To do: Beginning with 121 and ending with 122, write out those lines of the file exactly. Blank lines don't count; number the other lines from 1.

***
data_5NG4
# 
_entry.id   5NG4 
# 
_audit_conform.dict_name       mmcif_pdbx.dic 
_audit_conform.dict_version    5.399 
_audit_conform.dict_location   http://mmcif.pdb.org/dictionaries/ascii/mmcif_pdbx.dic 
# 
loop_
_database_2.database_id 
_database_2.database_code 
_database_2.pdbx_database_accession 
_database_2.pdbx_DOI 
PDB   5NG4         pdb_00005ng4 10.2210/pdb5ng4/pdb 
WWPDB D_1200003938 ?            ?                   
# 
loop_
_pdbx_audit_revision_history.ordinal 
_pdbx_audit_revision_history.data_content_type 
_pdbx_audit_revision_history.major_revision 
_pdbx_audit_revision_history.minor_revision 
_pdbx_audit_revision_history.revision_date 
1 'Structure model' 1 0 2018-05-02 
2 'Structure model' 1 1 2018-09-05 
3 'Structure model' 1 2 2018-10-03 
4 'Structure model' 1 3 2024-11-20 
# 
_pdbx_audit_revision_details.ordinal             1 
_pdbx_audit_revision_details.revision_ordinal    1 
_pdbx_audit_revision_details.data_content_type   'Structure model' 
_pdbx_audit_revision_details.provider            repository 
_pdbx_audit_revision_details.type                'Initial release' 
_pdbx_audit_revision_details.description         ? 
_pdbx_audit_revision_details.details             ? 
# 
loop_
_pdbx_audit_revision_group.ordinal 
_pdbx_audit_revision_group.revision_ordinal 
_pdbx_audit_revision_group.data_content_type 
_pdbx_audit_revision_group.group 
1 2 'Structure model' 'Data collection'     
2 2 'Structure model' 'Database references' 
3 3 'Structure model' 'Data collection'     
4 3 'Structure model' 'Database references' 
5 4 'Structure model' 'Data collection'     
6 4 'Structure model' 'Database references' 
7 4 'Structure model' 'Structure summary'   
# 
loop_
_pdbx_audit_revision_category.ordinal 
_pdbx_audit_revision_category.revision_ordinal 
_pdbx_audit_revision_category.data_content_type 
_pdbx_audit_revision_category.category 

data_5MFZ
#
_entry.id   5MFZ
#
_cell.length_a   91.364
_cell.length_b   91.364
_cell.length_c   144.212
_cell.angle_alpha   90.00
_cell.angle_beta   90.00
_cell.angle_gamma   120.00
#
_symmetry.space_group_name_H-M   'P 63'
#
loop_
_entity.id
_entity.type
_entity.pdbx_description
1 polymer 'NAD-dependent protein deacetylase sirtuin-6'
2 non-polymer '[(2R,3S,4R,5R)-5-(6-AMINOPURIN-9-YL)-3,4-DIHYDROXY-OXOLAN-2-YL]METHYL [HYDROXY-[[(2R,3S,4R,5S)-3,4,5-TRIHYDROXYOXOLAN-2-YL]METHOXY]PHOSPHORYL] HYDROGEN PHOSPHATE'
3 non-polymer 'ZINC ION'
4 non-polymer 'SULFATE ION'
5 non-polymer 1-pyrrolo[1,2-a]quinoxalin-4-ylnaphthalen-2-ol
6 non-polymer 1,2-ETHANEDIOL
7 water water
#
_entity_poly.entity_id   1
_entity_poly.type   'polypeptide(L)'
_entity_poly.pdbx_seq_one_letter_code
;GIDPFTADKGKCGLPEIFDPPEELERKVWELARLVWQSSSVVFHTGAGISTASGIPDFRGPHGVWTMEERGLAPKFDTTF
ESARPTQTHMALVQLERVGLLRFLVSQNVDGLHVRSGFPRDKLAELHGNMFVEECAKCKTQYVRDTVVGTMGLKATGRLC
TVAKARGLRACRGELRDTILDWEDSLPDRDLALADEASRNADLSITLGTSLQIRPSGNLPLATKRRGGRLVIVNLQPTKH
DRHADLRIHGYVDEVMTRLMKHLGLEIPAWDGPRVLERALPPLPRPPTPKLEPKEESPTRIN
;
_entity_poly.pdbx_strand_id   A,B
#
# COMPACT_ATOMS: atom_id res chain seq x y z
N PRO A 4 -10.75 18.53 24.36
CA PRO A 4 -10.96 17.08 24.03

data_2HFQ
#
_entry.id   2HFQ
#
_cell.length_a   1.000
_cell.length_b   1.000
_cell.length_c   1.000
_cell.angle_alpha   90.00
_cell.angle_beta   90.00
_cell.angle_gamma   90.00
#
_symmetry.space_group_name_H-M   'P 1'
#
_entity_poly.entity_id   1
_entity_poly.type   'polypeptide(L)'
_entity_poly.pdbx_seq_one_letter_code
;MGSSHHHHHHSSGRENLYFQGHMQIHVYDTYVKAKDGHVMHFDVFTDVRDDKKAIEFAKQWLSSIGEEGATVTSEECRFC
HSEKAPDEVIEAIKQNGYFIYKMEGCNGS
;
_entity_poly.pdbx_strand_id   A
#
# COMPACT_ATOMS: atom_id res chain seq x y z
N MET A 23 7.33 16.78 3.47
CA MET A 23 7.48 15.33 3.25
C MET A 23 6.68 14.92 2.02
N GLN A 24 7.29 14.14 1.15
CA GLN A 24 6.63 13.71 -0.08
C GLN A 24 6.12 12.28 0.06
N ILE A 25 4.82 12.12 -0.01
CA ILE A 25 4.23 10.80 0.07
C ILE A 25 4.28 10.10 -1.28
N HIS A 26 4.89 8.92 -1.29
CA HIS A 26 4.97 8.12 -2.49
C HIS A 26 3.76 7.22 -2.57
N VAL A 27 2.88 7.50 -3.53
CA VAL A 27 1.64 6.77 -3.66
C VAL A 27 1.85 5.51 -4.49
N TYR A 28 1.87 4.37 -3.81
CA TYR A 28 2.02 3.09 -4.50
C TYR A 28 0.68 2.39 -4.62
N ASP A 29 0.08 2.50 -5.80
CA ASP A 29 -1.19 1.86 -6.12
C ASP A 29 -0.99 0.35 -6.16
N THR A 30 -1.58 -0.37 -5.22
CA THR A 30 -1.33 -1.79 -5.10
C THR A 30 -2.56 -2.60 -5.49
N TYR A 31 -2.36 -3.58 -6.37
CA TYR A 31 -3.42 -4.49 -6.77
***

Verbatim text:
CA ILE A 25 4.23 10.80 0.07
C ILE A 25 4.28 10.10 -1.28